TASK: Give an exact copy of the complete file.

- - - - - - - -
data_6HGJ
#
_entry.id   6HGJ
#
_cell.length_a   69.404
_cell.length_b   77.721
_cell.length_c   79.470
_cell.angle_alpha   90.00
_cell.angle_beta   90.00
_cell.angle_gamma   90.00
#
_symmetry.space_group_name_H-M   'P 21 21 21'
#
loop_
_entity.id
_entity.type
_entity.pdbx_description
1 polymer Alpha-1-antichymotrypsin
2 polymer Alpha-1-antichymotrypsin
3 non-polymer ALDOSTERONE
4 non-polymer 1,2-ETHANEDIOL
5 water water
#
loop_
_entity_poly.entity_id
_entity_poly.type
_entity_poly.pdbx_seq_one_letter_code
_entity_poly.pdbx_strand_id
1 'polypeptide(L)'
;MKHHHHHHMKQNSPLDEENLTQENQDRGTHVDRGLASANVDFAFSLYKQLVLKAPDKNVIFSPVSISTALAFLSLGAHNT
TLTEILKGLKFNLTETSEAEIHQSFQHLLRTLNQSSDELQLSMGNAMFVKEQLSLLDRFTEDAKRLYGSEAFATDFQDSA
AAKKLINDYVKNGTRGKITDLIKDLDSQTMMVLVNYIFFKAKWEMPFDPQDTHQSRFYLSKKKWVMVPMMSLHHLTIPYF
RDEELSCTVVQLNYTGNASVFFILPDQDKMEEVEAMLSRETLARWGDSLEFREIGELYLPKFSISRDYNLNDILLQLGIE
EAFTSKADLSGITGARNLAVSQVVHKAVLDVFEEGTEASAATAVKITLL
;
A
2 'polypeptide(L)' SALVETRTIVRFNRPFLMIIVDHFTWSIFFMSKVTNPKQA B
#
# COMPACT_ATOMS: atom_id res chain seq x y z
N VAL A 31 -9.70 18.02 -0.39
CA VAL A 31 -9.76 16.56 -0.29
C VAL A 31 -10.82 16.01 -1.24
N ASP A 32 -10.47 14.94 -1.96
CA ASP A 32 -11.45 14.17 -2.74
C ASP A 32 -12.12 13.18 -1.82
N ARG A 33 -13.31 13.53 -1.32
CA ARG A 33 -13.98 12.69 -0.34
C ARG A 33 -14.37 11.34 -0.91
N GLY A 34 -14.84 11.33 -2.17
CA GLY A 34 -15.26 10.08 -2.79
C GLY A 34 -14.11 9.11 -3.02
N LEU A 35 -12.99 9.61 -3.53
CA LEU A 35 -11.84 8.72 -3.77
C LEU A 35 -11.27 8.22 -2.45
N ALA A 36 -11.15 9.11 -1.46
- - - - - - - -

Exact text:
data_6HGJ
#
_entry.id   6HGJ
#
_cell.length_a   69.404
_cell.length_b   77.721
_cell.length_c   79.470
_cell.angle_alpha   90.00
_cell.angle_beta   90.00
_cell.angle_gamma   90.00
#
_symmetry.space_group_name_H-M   'P 21 21 21'
#
loop_
_entity.id
_entity.type
_entity.pdbx_description
1 polymer Alpha-1-antichymotrypsin
2 polymer Alpha-1-antichymotrypsin
3 non-polymer ALDOSTERONE
4 non-polymer 1,2-ETHANEDIOL
5 water water
#
loop_
_entity_poly.entity_id
_entity_poly.type
_entity_poly.pdbx_seq_one_letter_code
_entity_poly.pdbx_strand_id
1 'polypeptide(L)'
;MKHHHHHHMKQNSPLDEENLTQENQDRGTHVDRGLASANVDFAFSLYKQLVLKAPDKNVIFSPVSISTALAFLSLGAHNT
TLTEILKGLKFNLTETSEAEIHQSFQHLLRTLNQSSDELQLSMGNAMFVKEQLSLLDRFTEDAKRLYGSEAFATDFQDSA
AAKKLINDYVKNGTRGKITDLIKDLDSQTMMVLVNYIFFKAKWEMPFDPQDTHQSRFYLSKKKWVMVPMMSLHHLTIPYF
RDEELSCTVVQLNYTGNASVFFILPDQDKMEEVEAMLSRETLARWGDSLEFREIGELYLPKFSISRDYNLNDILLQLGIE
EAFTSKADLSGITGARNLAVSQVVHKAVLDVFEEGTEASAATAVKITLL
;
A
2 'polypeptide(L)' SALVETRTIVRFNRPFLMIIVDHFTWSIFFMSKVTNPKQA B
#
# COMPACT_ATOMS: atom_id res chain seq x y z
N VAL A 31 -9.70 18.02 -0.39
CA VAL A 31 -9.76 16.56 -0.29
C VAL A 31 -10.82 16.01 -1.24
N ASP A 32 -10.47 14.94 -1.96
CA ASP A 32 -11.45 14.17 -2.74
C ASP A 32 -12.12 13.18 -1.82
N ARG A 33 -13.31 13.53 -1.32
CA ARG A 33 -13.98 12.69 -0.34
C ARG A 33 -14.37 11.34 -0.91
N GLY A 34 -14.84 11.33 -2.17
CA GLY A 34 -15.26 10.08 -2.79
C GLY A 34 -14.11 9.11 -3.02
N LEU A 35 -12.99 9.61 -3.53
CA LEU A 35 -11.84 8.72 -3.77
C LEU A 35 -11.27 8.22 -2.45
N ALA A 36 -11.15 9.11 -1.46